Sunday, August 20, 2006

Are You Kidding? Pre-Columbian Gazpacho?

While it’s still summer and tomatoes are at their peak, it seems subversive, if not just silly, to talk about a white gazpacho. But the concoction from southern Spain we know as gazpacho, now rich with tomatoes and peppers like a liquefied salad, actually goes back to the old Spain, Moorish-Arab Spain. And guess what, Columbus was not yet born and the “new” world was unknown to the old world, and with it were also unknown the plants of the new world, like tomatoes and peppers and corn and potatoes and beans and squash and chilies and peanuts and chocolate and vanilla and tobacco. (How did the old Europeans survive?) Modern gazpacho is derived from a basically Arab soup pureed with a mortar and pestle from almonds, water, olive oil, and seasonings, and thickened with stale bread.

A type of cold white gazpacho has had a novelty mini-revival as “ajo blanco” (“white garlic”) and has even been discussed by Martha Stewart. The recipes I’ve seen include ground almonds, bread, garlic, olive oil, and lemon juice, topped for some reason with green grapes. (Sort of cries out for a little vodka or gin, doesn’t it?) But who knows what the “original” gazpacho was like, and in the absence then of written recipes (at least that I can find) and in the presence of oral tradition, there were probably many variations for that pre-tomato and bell pepper soup.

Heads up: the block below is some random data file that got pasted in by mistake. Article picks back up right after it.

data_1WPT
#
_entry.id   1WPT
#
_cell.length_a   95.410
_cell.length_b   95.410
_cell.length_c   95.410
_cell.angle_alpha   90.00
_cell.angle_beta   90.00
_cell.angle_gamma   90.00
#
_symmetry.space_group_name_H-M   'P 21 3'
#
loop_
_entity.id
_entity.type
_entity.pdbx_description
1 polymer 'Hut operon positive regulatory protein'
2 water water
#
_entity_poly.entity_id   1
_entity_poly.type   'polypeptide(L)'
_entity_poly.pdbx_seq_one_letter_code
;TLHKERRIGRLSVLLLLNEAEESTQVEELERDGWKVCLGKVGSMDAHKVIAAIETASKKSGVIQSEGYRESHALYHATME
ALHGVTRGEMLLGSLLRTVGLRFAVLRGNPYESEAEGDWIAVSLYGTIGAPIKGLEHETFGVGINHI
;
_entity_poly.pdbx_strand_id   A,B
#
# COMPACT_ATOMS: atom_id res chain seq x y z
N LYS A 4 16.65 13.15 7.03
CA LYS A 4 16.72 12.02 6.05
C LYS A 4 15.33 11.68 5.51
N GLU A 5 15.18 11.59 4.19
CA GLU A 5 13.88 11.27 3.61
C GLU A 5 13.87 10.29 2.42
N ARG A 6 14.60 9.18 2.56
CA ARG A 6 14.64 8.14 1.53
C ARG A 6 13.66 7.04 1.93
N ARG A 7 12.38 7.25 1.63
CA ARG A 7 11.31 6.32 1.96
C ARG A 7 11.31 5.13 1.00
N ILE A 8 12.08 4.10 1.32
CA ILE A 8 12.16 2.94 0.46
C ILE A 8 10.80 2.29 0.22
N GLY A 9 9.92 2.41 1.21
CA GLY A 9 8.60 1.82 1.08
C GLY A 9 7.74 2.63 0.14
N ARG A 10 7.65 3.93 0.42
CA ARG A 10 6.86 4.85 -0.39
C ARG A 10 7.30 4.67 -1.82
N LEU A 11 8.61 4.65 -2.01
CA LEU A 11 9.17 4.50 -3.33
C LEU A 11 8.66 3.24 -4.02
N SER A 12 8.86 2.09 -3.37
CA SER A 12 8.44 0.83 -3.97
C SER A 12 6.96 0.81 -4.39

The lack of an authoritative method is hardly a deterrent, and indeed for me is permissive, from trying to recreate what might have been. Hey, who can say I’m wrong? Based on ingredients that would have been available in southern Europe and north Africa before Columbus, and informed by some of the ways gazpacho is now made (but without the Prozac they put in in the Spanish film classic “Women on the Verge of a Nervous Breakdown”), and finally just using what I pictured as tasty, here is a recipe for a bracing cold summer soup. (Martha, eat your heart out!) Parsley, used for an optional garnish, is very common in Spain, and cilantro (coriander leaf), the other option, is an ancient herb in the Mediterranean, used since the time of building the great pyramids.

White Gazpacho Tim
Put in a food processor and grind finely 1/2 cup blanched almonds (such as slivered). Add 1 medium-large clove garlic, 1/2 a small onion, 1/2 stalk celery, 4 medium cucumbers – peeled, halved, and seed cavities scooped out, 6 slices stale white bread (such as Italian) with crusts removed, 6 to 7 tablespoons freshly squeezed lemon juice, 3 tablespoons olive oil, 1-1/4 cups water, 1/8 teaspoon ground black pepper, 1/2 to 3/4 teaspoon salt. Liquefy in the processor. Add 1 cup crushed ice and blend again. Taste, and add salt and lemon juice, if needed. Chill in the refrigerator for the flavors to mellow. To serve, stir, taste for salt and add if necessary, pour into bowls or glasses (sometimes wine glasses for gazpacho in Spain!) and top with a little freshly chopped parsley or cilantro and a drizzle of olive oil.

Tim

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